Wednesday, July 18, 2012

summer wine

I don't recommend drunkenness. I certainly wouldn't prescribe excess consumption of alcohol. I don't generally enjoy hangovers and would rarely wish them on anyone else. Sometimes, however, it is possible to enjoy a hangover more pleasant than the wine and conversation enjoyed the evening before. Perhaps such hangovers can only happen in the summer, though I would like to think they could happen during a blizzard (and resultant snow day) as well.

This is the hangover that might begin with a bit of a headache early in the morning, but nothing that 2 glasses of water (with lemon), 2 eggs (scrambled, with greens), and 2 cups of tea (strong, Earl Grey) won't cure instantly. After breakfast, the rest of the day stretches until it is easily three times longer than a typical day. Your eyes feel about 90% open, just a smidge lazy and closed. There will be time, it seems, for everything in the world. A meeting with friends is almost unbearably long--enjoyable but colored with shades of eternity. Lunch surprises you with its indolence; it waits for you but in such a complete and perfect way that you begin to feel as though  you have been waiting for it. There is time to run out and find something sweet. There is time and time for everything.

The heat and its muggy, thick perfection recall you instantly into a twelve-year old body and for just a moment (or a minute, or five), you feel as though you are in the middle of your summer vacation and bored, bored, bored in the best of ways. You have the feeling--so rare, now that you're all grown up--that everything is just where it was supposed to have been, that someone very competent is in charge of things, and that things will turn out. Why wouldn't they?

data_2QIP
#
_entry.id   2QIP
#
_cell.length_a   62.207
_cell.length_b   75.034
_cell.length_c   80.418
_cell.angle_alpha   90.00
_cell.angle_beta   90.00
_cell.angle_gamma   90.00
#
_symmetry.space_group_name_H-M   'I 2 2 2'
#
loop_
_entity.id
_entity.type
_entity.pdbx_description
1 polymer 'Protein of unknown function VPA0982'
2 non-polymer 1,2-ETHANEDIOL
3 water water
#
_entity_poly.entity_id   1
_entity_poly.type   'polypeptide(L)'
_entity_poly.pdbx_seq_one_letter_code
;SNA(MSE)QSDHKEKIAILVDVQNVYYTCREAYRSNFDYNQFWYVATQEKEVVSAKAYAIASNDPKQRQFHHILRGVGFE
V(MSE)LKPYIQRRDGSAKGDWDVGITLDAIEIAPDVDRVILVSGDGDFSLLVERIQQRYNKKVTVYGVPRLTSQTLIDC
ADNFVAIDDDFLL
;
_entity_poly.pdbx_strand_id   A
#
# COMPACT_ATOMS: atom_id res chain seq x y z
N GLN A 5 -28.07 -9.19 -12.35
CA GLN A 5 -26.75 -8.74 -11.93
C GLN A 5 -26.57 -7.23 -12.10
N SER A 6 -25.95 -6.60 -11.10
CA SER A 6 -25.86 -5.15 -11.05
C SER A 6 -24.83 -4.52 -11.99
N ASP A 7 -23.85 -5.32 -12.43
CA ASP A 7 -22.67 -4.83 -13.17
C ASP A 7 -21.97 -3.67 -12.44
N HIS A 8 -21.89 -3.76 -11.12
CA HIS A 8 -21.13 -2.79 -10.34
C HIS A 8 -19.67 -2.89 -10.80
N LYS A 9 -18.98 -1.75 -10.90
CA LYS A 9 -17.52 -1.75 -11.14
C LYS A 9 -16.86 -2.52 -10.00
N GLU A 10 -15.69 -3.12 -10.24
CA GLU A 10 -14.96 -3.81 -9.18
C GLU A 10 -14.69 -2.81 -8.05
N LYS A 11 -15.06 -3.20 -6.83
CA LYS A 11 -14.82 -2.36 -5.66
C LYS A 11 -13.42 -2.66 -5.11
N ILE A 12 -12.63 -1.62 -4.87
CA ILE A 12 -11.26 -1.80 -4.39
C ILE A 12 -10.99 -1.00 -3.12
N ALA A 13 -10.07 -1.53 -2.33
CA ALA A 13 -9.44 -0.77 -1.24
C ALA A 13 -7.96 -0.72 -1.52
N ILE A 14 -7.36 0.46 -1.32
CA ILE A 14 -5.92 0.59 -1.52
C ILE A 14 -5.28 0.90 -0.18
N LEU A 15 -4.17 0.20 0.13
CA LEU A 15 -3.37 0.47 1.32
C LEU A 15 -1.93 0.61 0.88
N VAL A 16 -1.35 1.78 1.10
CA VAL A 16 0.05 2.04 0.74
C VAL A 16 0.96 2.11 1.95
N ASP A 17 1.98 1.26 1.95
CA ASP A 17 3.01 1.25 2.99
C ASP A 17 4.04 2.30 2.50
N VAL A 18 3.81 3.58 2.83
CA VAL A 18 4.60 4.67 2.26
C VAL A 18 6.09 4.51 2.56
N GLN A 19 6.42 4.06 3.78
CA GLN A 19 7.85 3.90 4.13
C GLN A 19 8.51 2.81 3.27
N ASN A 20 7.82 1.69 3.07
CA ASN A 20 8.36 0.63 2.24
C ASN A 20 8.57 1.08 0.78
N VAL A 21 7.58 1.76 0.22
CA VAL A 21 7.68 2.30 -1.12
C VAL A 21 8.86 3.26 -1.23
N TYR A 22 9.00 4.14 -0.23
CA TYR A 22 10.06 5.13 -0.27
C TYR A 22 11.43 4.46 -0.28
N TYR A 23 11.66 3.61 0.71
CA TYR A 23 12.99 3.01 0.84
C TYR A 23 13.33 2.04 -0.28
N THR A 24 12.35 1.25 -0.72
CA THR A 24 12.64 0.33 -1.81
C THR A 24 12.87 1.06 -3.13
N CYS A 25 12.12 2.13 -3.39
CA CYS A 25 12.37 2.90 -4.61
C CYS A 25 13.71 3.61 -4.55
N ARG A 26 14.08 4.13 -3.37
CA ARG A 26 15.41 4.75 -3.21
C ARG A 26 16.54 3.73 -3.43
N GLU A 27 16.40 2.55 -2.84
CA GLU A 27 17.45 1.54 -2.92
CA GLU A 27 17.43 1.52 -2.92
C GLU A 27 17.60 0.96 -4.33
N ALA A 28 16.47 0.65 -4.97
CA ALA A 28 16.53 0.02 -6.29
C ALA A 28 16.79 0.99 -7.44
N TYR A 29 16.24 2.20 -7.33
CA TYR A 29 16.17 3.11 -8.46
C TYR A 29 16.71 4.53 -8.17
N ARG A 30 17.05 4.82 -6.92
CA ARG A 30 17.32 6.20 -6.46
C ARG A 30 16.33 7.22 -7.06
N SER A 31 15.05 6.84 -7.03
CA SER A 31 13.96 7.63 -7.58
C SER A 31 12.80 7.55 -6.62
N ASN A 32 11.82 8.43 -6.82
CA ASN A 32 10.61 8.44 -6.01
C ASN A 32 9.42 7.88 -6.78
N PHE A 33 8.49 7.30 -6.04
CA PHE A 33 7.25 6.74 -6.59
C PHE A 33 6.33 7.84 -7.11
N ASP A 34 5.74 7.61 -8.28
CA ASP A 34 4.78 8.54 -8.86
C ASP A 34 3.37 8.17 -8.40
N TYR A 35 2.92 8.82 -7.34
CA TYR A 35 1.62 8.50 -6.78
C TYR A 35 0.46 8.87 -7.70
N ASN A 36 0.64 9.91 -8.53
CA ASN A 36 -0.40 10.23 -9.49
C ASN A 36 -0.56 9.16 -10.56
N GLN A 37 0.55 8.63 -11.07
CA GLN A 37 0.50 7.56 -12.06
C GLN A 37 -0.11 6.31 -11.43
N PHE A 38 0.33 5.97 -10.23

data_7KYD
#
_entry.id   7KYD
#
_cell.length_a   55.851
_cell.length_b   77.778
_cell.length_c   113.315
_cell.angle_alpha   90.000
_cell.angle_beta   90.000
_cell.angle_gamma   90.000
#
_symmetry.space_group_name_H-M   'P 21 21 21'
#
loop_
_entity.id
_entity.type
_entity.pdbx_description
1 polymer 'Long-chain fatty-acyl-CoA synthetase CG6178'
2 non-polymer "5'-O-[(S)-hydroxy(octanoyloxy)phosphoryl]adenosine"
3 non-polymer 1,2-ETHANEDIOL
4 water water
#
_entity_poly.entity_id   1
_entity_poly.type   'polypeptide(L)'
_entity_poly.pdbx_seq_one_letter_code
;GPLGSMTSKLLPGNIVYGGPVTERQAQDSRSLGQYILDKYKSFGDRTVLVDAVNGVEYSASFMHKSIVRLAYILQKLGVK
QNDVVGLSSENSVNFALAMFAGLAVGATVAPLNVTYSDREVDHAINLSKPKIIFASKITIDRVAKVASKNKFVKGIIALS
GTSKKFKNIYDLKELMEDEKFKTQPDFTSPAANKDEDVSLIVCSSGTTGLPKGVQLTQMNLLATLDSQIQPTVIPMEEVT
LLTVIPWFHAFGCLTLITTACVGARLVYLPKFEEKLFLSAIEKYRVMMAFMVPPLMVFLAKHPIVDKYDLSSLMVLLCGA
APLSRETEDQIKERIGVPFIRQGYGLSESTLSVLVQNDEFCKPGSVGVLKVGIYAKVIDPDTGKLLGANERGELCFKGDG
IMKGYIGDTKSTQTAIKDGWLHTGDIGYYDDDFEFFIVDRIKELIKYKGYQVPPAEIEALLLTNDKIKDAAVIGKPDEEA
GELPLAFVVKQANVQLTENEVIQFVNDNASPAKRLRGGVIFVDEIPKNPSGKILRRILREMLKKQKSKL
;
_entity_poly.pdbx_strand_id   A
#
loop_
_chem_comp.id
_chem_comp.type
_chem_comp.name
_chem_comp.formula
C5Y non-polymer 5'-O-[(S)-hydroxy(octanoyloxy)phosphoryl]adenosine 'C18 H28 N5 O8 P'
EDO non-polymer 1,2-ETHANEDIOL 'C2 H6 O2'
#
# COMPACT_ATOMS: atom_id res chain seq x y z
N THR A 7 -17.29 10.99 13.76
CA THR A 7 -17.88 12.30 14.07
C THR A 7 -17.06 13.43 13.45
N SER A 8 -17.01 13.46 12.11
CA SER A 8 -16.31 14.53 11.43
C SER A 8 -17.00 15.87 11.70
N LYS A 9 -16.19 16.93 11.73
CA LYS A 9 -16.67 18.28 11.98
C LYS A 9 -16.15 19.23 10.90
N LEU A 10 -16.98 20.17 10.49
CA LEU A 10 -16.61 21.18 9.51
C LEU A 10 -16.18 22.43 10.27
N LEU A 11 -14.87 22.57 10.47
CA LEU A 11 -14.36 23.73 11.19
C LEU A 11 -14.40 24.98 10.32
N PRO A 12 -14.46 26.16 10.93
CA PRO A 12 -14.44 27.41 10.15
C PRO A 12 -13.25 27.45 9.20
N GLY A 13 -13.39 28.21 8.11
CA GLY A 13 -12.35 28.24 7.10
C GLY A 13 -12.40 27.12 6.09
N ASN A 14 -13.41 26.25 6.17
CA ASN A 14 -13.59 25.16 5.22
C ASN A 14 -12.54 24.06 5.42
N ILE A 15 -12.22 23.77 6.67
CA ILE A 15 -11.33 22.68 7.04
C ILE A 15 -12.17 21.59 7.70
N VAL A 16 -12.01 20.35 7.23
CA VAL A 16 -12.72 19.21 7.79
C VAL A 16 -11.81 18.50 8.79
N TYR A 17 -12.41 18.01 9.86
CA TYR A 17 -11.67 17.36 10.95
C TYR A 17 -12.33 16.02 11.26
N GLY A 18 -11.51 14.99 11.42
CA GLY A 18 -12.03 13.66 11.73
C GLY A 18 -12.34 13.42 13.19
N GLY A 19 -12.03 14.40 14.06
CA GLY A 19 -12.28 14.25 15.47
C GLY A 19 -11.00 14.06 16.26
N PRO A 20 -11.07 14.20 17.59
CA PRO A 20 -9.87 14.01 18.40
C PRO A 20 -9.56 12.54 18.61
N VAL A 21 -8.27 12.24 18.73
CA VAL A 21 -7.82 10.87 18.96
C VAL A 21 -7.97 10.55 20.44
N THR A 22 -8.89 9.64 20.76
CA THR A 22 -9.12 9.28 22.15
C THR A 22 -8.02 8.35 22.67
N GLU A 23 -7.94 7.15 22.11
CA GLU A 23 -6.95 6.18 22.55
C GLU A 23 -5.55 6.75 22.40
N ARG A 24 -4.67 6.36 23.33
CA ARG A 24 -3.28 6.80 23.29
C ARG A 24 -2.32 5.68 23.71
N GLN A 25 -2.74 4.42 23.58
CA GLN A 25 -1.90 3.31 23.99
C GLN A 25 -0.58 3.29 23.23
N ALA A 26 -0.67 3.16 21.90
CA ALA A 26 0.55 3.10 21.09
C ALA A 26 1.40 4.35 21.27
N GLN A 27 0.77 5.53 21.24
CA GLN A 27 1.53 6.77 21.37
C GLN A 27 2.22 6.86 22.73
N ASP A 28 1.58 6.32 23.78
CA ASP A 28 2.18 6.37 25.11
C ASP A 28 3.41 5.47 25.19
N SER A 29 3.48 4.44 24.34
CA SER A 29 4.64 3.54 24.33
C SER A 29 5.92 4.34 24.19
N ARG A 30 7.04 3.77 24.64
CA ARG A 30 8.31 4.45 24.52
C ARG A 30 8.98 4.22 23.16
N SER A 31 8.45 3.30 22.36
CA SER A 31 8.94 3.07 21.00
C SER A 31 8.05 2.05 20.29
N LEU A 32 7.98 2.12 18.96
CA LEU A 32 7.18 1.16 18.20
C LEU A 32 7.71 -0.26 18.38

There is time, barely, but fully, to relax into plush words and delight in someone's passionate prose and forget entirely habits of possession. Forget the panic and despair that sometimes accompany the words you did not write, that someone else, someone not you did write and wrote well. Just pure, non-possessive, peaceful pleasure. The words threatened to sail over your head but you, in your perfectly hungover state, did not even reach out your hand to capture them. Like a Taoist master, you let your stillness bring the words to you. You let go of the need for the words and they came, all of them, and you tasted each one.

The day continues to stretch. Yes, there is work to do. Yes, it is good work, interesting work, work of which you approve. Yes, you have done some of it. But there are also unexpected conversations, connections to be made with other people, in the flesh, skin and hair made perfect and soft by the thick and humid air. There are words to seek in addition to the words you write and in your delicious unattachment, you hold them all--all--in your hand, heart, mind, head and there seems to be time for everyone and everything. You wonder, for a moment, why it is you worry so much. No answer comes easily and so you let that question slip away. It isn't even interesting.

The day, the heat, the thickness of the air, the promise, the time, the unraveling of attachment seem to you like just what you hoped those long hot soaks in your bathtub in the winter could have been. This, this perfectly hungover state, is better than any bath. The velvet warmth carries into the heart of you the way a bath never can.

You know, of course, that it would be utter foolishness to try to achieve this state. This feels profound. Had you tried for the perfect hangover, you would have missed it entirely. You probably would not have made it to work; you might not have even made it out of bed. Your inner sage might be holding an awareness that this state need not be lost even if you never drink wine again. Perhaps you won't need wine next time to remember the length of the days, the relief of relinquishment.